Usury Law 101: 5 Things to Know about Usury

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Lenders can’t charge just any interest rate. In most states, including California, lenders are bound by specific standards under usury laws.

Usury laws have a long history of protecting borrowers from exorbitant interest rates on loans. References to usury law exist in early religious texts, dating back thousands of years. These ancient laws have evolved over time, and in the U.S. today, lenders face a patchwork of usury regulations. Due to the complexity and steep penalties for violating usury laws, lenders must be aware of the basics.

Here are five things to know about usury laws:

1. There is no federal limit on interest rates.

Instead of a federal limit, maximum interest rate statutes are set at the state level, and there is significant variation by state. For example, California generally restricts simple interest on any loan or forbearance at 10% each year, but the interest rate cap in the District of Columbia is more than twice that, at 24%.

2. State usury laws can be quite complex.

State usury laws can differ in application based on loan amount, credit type, and issuer. For example, a mortgage lender will likely face different interest rate caps than other types of lenders.

3. Lenders often use the state-by-state variation in usury standards to their advantage.

The 1978 Supreme Court decision in Marquette National Bank v. First of Omaha Corp. allowed banks to set interest rates according to law in the state where their business was incorporated, rather than where the borrower was located. After this ruling, some states eliminated usury laws to attract financial institutions and create local jobs, which is why so many financial institutions are incorporated in Delaware. As a result, this means a borrower may not be subject to state-mandated caps on interest rates if their lender is incorporated in another state with a friendly usury cap (or exemption). The loan contract should specify which state’s usury laws apply to the agreement.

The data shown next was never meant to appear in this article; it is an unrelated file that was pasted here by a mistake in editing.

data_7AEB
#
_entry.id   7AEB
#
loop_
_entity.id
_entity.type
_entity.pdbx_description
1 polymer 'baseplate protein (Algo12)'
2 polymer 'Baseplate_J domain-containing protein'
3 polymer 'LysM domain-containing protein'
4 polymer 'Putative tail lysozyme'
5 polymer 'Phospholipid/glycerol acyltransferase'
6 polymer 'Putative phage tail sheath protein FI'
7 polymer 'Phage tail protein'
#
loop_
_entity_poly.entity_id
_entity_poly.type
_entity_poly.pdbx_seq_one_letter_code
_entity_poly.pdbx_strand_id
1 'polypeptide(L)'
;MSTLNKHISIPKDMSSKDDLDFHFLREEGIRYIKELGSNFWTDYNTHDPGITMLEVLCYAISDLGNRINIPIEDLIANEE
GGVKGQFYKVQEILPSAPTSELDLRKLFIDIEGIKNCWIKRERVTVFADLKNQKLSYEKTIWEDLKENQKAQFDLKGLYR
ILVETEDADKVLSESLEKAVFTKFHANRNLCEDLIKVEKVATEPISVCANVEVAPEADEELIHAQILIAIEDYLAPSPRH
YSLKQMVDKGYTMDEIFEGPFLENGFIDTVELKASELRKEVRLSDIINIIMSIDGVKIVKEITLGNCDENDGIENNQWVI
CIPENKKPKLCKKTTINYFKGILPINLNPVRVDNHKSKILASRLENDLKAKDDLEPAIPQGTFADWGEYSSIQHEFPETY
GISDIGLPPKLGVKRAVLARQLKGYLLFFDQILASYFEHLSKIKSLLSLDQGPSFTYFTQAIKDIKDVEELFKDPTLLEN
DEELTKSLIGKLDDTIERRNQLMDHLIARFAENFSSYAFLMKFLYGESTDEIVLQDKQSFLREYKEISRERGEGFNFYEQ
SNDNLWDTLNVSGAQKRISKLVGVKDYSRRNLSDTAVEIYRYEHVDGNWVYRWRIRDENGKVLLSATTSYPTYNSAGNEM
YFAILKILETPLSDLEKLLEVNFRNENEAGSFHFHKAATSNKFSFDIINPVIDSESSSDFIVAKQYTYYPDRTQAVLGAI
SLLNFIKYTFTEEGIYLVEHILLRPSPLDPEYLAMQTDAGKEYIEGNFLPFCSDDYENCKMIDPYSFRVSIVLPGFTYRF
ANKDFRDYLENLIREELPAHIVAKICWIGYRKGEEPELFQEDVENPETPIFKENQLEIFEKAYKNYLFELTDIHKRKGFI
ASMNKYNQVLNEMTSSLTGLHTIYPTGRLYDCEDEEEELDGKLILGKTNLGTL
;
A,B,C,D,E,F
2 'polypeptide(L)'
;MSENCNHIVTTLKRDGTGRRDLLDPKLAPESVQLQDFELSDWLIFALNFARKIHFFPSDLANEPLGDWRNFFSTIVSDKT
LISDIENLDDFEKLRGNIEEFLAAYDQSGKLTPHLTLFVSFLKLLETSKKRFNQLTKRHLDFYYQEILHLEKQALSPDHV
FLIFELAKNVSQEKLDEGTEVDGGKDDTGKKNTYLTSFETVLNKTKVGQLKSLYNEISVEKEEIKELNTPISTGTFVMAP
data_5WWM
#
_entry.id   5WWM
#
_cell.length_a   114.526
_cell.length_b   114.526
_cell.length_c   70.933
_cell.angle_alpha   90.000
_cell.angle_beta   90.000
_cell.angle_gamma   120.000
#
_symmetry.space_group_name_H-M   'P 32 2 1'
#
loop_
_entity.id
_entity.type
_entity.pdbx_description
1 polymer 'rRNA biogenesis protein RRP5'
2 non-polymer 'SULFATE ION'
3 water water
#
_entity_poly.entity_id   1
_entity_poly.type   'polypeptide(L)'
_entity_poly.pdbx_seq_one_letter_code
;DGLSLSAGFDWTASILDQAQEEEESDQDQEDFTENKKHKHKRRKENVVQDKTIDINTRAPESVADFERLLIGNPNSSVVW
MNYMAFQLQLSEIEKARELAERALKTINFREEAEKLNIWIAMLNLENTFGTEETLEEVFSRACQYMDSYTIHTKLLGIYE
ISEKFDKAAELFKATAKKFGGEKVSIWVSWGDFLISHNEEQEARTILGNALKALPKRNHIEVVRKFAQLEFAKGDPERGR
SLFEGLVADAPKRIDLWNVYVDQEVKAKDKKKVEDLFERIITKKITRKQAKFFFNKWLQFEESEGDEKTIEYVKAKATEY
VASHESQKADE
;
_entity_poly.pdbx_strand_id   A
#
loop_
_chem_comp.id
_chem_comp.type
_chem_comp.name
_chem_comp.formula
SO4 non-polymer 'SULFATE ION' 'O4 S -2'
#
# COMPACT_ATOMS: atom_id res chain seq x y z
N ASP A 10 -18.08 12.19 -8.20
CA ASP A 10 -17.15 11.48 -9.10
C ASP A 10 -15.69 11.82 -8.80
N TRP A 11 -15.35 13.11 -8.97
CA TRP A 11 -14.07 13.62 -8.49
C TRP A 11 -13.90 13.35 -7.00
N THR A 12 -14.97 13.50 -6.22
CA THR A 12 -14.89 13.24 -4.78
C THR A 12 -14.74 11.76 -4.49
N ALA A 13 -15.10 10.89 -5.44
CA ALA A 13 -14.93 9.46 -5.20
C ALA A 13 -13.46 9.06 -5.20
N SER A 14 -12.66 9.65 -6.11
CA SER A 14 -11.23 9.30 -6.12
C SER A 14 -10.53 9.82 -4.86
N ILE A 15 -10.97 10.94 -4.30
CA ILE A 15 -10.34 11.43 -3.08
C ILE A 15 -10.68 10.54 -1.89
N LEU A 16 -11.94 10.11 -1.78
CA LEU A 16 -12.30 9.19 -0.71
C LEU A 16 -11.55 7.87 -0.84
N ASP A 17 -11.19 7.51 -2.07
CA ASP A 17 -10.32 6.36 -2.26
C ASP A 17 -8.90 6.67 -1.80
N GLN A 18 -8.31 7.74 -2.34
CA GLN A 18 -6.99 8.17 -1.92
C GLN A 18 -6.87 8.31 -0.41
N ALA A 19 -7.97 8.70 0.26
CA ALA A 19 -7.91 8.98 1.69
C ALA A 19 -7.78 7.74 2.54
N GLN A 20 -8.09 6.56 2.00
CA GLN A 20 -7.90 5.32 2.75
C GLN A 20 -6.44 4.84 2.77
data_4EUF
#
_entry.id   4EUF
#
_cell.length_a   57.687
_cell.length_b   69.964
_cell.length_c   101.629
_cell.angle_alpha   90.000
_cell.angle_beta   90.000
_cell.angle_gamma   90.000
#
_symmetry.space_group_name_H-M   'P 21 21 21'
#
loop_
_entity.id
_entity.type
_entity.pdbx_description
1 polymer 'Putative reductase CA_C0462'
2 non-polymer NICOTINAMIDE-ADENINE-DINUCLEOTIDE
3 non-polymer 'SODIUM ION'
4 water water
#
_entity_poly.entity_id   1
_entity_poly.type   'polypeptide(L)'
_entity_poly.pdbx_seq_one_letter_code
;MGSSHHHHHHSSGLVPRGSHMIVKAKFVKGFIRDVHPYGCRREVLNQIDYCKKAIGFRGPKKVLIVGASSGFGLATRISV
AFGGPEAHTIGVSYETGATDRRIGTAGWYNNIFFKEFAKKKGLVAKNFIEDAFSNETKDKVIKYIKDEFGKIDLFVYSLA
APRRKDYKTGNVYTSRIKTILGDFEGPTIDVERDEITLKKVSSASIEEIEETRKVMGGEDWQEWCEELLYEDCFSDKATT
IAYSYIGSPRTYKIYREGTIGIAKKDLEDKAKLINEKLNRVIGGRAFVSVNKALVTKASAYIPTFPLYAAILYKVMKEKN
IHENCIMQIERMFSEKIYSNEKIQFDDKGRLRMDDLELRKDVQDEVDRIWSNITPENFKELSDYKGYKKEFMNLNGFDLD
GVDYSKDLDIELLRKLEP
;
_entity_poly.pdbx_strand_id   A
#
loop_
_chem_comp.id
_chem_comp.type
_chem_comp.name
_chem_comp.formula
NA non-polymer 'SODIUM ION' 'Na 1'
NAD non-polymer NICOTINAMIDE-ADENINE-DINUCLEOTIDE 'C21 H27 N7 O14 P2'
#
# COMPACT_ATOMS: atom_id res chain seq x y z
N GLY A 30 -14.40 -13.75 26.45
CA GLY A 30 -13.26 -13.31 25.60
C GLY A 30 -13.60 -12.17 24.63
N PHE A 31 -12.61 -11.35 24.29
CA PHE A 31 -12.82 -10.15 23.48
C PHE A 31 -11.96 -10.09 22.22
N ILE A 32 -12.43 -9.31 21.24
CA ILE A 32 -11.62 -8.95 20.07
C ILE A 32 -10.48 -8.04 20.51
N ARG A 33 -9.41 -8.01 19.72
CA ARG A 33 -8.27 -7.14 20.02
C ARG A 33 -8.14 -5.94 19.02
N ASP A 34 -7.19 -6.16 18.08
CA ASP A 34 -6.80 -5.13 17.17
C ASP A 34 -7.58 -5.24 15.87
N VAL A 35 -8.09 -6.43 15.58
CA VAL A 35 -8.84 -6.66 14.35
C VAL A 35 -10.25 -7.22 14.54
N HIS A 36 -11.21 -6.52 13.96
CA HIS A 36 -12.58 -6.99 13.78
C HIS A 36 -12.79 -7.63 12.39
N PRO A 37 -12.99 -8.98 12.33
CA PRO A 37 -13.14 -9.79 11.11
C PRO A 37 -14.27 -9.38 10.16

4. Creditors are subject to stiff penalties for violating usury laws.

Penalties for violating usury may include recovery of a multiple of the usurious interest paid, elimination of the borrower’s obligation to pay interest going forward, or even jail time. It can be difficult for lenders to fight usury claims because the lender’s knowledge is immaterial, so they can’t plead ignorance of the law, and they are liable for usurious interest rates even when proposed by the borrower. This makes it all the more important for lenders to be aware of how usury laws apply to their business.  

5. Most state laws include a variety of exemptions.

In California, exemptions exist for:

  • Licensed lending institutions, like banks or credit unions, that grant consumer and commercial loans
  • Loan agreements facilitated by licensed California real estate brokers and secured by real property
  • Credit cards
  • Seller financed loans
  • and more

For a full discussion on exemptions to California’s usury laws, see Clarifying California’s Complex Usury Laws.

Though complex, it’s important for lenders to understand usury to avoid criminal and civil penalties related to their loan agreements. If you have any questions related to usury or other lending concerns, Geraci Law Firm is here to help. Our experts are well-versed in usury laws, limitations, and exemptions in California and across the country and would be happy to discuss your specific needs.

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